With these core features/plugins, our developer portal is already quite powerful, capable of showing CI/CD status and documentation and serving as an overview software catalog. However, with plugins, we can power up our developer portal to the next level.

Plugins can be open source and reused, and they can also be specific to your company. You can even create customized plugins for your specific needs.

At the moment, there are quite a few plugins, many of which are CI/CD tools, like Circle CI, Buildkite, Argo CD, Go CD, etc., so no matter what CI/CD toolchain you are using, chances are, you can integrate them with your developer portal. Visit this link here to get an overview of all the existing plugins.

3 Creating a Plugin

Since Backstage has both a frontend and a backend, you can create plugins for both the front and backend.

3.1 Frontend

To create a frontend plugin, make sure you've run yarn install and installed dependencies, then run the following on your command line from the root of the developer portal directory:

yarn new --select plugin

For example, we can name the plugin "my-plugin" here.

This will create a new Backstage plugin based on the ID that was provided. It will be built and added to the Backstage frontend App automatically.

To develop a frontend plugin, some knowledge of TypeScript and React is required. However, even if you are not a TypeScript/React developer, it's not too hard to get started because the above command bootstrapped a sample plugin with some basic code and mocked data.

For example, if you name your plugin "my-plugin" after you start the yarn dev server, you can visit it at http://localhost:3000/my-plugin and see the result.

Some customization to the menu/navigation bar is also possible by editing the packages/app/src/components/Root/Root.tsx file. Scroll down to the Root section of the code:

export const Root = ({ children }: PropsWithChildren<{}>) => (
      <SidebarLogo />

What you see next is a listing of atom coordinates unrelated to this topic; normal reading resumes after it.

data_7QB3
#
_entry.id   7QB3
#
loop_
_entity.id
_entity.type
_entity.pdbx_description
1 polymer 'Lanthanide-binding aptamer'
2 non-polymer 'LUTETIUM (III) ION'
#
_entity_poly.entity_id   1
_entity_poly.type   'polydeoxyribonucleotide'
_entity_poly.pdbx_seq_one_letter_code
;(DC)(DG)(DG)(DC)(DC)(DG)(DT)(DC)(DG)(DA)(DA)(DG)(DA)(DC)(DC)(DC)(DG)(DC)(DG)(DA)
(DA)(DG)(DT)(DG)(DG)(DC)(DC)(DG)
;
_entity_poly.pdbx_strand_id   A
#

<SidebarGroup label="Search" icon={<SearchIcon />} to="/search">
        <SidebarSearchModal />
      <SidebarDivider />
      <SidebarGroup label="Menu" icon={<MenuIcon />}>
        {/* Global nav, not org-specific */}
        <SidebarItem icon={HomeIcon} to="catalog" text="Home" />
        <SidebarItem icon={ExtensionIcon} to="api-docs" text="APIs" />
        <SidebarItem icon={LibraryBooks} to="docs" text="Docs" />
        <SidebarItem icon={CreateComponentIcon} to="create" text="Create..." />
        {/* End global nav */}
        <SidebarDivider />
          <SidebarItem icon={MapIcon} to="tech-radar" text="Tech Radar" />
      <SidebarSpace />
      <SidebarDivider />
        icon={<UserSettingsSignInAvatar />}
        <SidebarSettings />

Here we can see the sidebar page, where we can add a sidebar item, specify an icon, and to which URI it should link.

However, if we dive deeper into the generated plugin code, in the generated file plugins/my-plugin/src/components/ExampleFetchComponent/ExampleFetchComponent.tsx, it returns mocked data instead of fetching via some API:

export const ExampleFetchComponent = () => {
  const { value, loading, error } = useAsync(async (): Promise<User[]> => {
    // Would use fetch in a real world example
    return exampleUsers.results;
  }, []);

  if (loading) {
    return <Progress />;
  } else if (error) {
    return <ResponseErrorPanel error={error} />;

  return <DenseTable users={value || []} />;

In the real world, here is where you call some API to get data from the backend to display in your plugin. So, next, let's have a quick look at backend plugins.

3.2 Backend

A new backend plugin package (but empty, unlike the frontend plugin, which comes with sample code) can be created by executing the following command in your developer portal root directory:

yarn new --select backend-plugin

Similarly, you will be asked to supply a name for the backend plugin, just like we did in the previous section for a frontend plugin.

It's worth noting that for simple development purposes, you can start the backend plugin in the standalone mode:

cd plugins/plugin-name
yarn start

This will start a dev server listening on the 7007 port, and it comes with a health check endpoint directly so that you can:

curl localhost:7007/plugin-name/health

This should return {"status":"ok"}.

However, up till now, the newly created backend plugin does not do anything yet. You need to edit src/service/router.ts to start adding routes and connecting those to the actual underlying functionalities you are going to implement.

It's worth noting that the backend comes with a built-in facility for SQL database access to meet your persistence needs, and you can also retrieve the logged-in user's identity, which comes in handy if you want to show different data to different users.

4 Deploy in Production

If you have been following from the very beginning, now we have covered the idea of platform engineering/developer portals, core features, data persistence, and plugins (and creating them). We've got all the tools we need to build our own specific, customized developer portal to meet exactly our needs.

Next, I want to discuss deploying the developer portal in a production environment.

4.1 Host Build for Docker